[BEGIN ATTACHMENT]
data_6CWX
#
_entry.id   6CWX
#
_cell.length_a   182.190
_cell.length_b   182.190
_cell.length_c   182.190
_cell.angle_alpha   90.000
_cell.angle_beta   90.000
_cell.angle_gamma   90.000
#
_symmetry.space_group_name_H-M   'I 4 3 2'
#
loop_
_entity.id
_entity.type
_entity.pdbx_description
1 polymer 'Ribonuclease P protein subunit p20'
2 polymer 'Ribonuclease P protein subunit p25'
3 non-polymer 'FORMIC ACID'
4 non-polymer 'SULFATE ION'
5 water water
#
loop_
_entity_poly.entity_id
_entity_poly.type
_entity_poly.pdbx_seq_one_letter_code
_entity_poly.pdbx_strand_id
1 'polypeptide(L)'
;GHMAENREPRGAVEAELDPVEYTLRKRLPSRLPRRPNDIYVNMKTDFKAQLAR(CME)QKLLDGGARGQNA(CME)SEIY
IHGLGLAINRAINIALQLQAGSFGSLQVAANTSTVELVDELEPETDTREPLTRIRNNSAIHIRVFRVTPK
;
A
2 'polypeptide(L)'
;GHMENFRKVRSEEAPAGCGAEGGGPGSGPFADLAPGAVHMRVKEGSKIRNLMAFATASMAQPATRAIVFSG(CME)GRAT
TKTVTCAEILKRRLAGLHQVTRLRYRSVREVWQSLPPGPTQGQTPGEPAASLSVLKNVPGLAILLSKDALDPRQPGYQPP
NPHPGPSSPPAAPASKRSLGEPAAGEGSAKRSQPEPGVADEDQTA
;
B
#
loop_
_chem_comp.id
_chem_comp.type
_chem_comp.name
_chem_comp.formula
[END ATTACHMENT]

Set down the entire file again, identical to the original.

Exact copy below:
data_6CWX
#
_entry.id   6CWX
#
_cell.length_a   182.190
_cell.length_b   182.190
_cell.length_c   182.190
_cell.angle_alpha   90.000
_cell.angle_beta   90.000
_cell.angle_gamma   90.000
#
_symmetry.space_group_name_H-M   'I 4 3 2'
#
loop_
_entity.id
_entity.type
_entity.pdbx_description
1 polymer 'Ribonuclease P protein subunit p20'
2 polymer 'Ribonuclease P protein subunit p25'
3 non-polymer 'FORMIC ACID'
4 non-polymer 'SULFATE ION'
5 water water
#
loop_
_entity_poly.entity_id
_entity_poly.type
_entity_poly.pdbx_seq_one_letter_code
_entity_poly.pdbx_strand_id
1 'polypeptide(L)'
;GHMAENREPRGAVEAELDPVEYTLRKRLPSRLPRRPNDIYVNMKTDFKAQLAR(CME)QKLLDGGARGQNA(CME)SEIY
IHGLGLAINRAINIALQLQAGSFGSLQVAANTSTVELVDELEPETDTREPLTRIRNNSAIHIRVFRVTPK
;
A
2 'polypeptide(L)'
;GHMENFRKVRSEEAPAGCGAEGGGPGSGPFADLAPGAVHMRVKEGSKIRNLMAFATASMAQPATRAIVFSG(CME)GRAT
TKTVTCAEILKRRLAGLHQVTRLRYRSVREVWQSLPPGPTQGQTPGEPAASLSVLKNVPGLAILLSKDALDPRQPGYQPP
NPHPGPSSPPAAPASKRSLGEPAAGEGSAKRSQPEPGVADEDQTA
;
B
#
loop_
_chem_comp.id
_chem_comp.type
_chem_comp.name
_chem_comp.formula